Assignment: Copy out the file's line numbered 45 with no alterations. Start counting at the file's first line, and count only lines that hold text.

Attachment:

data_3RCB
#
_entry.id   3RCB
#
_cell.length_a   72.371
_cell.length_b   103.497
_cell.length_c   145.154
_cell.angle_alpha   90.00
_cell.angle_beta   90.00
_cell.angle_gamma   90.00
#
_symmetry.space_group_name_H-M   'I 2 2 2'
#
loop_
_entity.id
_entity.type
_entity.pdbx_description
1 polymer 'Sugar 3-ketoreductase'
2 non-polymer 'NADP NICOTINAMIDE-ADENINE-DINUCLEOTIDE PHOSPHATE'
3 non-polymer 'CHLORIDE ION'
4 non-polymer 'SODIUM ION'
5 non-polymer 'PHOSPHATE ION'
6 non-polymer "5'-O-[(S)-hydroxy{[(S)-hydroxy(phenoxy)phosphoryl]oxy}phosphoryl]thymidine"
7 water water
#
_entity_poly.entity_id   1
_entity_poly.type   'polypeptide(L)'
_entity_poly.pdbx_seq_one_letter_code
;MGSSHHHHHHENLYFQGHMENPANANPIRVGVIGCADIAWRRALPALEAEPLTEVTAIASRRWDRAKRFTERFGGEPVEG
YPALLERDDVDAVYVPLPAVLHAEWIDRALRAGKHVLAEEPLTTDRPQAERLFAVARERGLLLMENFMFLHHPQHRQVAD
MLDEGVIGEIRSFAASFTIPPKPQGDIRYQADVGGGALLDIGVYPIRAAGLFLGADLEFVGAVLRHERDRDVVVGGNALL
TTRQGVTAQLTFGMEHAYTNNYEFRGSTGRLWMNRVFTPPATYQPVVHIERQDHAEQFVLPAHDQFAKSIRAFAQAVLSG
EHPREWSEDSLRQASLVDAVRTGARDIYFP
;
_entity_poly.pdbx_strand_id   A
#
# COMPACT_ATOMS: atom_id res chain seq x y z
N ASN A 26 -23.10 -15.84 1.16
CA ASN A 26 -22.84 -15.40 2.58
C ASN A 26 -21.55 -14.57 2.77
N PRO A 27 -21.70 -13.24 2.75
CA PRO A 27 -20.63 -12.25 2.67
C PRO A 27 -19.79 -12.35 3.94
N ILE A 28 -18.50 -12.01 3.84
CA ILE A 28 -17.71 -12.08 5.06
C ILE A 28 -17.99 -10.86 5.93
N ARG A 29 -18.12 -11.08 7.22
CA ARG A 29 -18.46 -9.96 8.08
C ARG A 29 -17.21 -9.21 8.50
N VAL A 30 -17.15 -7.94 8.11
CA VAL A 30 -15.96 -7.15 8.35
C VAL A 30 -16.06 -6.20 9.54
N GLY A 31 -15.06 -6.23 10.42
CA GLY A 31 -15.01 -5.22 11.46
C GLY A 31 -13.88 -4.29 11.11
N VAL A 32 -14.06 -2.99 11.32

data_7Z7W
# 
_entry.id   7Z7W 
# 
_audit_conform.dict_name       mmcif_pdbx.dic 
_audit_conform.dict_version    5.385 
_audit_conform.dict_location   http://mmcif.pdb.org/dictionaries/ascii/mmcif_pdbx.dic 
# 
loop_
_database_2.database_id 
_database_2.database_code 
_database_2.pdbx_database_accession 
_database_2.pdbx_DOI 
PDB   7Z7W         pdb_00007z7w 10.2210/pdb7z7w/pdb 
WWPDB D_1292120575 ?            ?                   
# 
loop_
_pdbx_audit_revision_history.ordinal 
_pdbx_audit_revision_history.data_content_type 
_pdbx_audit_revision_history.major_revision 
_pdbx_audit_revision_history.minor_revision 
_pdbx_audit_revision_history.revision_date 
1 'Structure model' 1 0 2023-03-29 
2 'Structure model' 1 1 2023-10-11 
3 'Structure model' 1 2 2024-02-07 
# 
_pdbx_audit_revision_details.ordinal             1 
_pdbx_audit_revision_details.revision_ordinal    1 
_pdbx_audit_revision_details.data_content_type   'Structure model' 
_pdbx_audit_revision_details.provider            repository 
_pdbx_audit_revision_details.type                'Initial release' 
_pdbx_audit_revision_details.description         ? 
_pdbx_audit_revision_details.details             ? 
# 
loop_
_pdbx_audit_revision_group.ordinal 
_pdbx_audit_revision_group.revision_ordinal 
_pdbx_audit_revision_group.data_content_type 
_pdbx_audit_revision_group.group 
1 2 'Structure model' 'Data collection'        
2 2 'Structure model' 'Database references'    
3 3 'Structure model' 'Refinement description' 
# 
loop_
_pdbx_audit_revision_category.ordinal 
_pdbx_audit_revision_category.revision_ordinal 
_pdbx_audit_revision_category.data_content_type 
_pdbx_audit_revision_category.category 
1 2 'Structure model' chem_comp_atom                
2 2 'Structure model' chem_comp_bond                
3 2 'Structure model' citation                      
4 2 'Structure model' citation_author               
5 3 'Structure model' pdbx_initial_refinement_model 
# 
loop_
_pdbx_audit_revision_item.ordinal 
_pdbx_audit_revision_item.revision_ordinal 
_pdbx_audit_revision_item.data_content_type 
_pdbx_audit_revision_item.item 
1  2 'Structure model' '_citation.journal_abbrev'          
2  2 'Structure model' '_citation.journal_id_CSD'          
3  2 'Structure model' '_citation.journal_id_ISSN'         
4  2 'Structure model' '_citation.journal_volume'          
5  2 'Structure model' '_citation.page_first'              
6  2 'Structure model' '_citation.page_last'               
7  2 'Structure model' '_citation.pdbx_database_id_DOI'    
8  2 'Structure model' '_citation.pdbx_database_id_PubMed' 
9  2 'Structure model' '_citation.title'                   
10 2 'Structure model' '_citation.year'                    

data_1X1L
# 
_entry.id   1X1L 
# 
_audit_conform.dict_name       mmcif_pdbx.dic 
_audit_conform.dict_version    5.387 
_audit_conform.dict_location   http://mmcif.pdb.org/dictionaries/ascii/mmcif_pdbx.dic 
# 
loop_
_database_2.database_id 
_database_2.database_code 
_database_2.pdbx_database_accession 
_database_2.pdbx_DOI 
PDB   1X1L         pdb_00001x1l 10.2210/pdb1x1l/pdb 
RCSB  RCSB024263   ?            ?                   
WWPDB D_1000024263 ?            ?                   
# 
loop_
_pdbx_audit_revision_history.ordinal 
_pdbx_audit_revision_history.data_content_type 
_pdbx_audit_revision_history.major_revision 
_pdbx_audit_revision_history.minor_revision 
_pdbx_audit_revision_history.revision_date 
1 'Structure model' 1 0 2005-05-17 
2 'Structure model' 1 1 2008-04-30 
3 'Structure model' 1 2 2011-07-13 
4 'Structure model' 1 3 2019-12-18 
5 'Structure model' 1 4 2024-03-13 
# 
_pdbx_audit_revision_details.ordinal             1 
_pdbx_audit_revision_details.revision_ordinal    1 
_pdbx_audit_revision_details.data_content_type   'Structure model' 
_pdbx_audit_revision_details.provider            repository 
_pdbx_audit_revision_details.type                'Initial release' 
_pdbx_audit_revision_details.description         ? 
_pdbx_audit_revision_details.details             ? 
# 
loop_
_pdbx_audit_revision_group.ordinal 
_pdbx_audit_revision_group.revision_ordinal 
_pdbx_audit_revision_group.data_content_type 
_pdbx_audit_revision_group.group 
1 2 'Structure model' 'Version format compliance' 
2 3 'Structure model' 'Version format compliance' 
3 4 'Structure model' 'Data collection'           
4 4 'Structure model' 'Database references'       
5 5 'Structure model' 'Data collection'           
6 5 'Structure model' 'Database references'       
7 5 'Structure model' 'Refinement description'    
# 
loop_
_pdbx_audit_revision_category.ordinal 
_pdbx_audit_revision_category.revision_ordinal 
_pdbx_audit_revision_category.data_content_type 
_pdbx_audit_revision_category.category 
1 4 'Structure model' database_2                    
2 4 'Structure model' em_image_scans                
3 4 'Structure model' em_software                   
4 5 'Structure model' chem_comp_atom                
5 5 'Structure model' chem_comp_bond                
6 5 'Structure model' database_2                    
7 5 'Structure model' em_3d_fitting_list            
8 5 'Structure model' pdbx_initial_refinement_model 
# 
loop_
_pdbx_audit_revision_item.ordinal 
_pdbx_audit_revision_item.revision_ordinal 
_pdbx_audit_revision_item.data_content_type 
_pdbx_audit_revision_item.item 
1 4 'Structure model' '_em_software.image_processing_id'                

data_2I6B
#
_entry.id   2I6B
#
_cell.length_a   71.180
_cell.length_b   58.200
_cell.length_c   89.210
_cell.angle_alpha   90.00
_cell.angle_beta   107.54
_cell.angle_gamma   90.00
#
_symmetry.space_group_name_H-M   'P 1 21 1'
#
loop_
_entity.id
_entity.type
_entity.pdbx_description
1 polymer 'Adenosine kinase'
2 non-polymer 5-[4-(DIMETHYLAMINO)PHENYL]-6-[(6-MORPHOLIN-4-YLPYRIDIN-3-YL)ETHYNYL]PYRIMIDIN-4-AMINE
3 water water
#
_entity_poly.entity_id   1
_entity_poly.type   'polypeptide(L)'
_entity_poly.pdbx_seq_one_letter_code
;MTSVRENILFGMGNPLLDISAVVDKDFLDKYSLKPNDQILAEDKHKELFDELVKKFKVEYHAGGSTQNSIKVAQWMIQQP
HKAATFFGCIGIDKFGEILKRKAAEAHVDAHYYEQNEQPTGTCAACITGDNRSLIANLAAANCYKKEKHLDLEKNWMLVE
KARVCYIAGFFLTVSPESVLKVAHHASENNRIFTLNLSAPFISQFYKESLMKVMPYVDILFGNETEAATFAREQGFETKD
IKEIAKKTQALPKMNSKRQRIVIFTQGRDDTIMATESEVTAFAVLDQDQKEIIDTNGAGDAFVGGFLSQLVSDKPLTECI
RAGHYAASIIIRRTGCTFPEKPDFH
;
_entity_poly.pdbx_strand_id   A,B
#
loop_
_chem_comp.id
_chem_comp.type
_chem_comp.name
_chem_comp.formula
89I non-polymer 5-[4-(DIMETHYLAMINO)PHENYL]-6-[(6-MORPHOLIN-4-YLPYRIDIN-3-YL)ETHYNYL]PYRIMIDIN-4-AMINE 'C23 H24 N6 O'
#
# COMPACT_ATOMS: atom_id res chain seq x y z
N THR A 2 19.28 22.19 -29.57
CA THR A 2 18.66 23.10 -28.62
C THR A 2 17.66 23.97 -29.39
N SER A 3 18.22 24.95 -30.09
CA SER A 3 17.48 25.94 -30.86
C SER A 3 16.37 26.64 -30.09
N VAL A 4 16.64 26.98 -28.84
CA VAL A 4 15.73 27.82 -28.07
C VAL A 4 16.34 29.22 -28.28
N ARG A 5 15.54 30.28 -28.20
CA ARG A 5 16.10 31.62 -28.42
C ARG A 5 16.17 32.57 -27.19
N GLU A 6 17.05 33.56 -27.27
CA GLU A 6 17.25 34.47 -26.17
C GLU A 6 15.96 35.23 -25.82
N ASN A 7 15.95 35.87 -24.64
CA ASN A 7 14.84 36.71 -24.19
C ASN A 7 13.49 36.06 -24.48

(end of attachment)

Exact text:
CA ILE A 28 -17.71 -12.08 5.06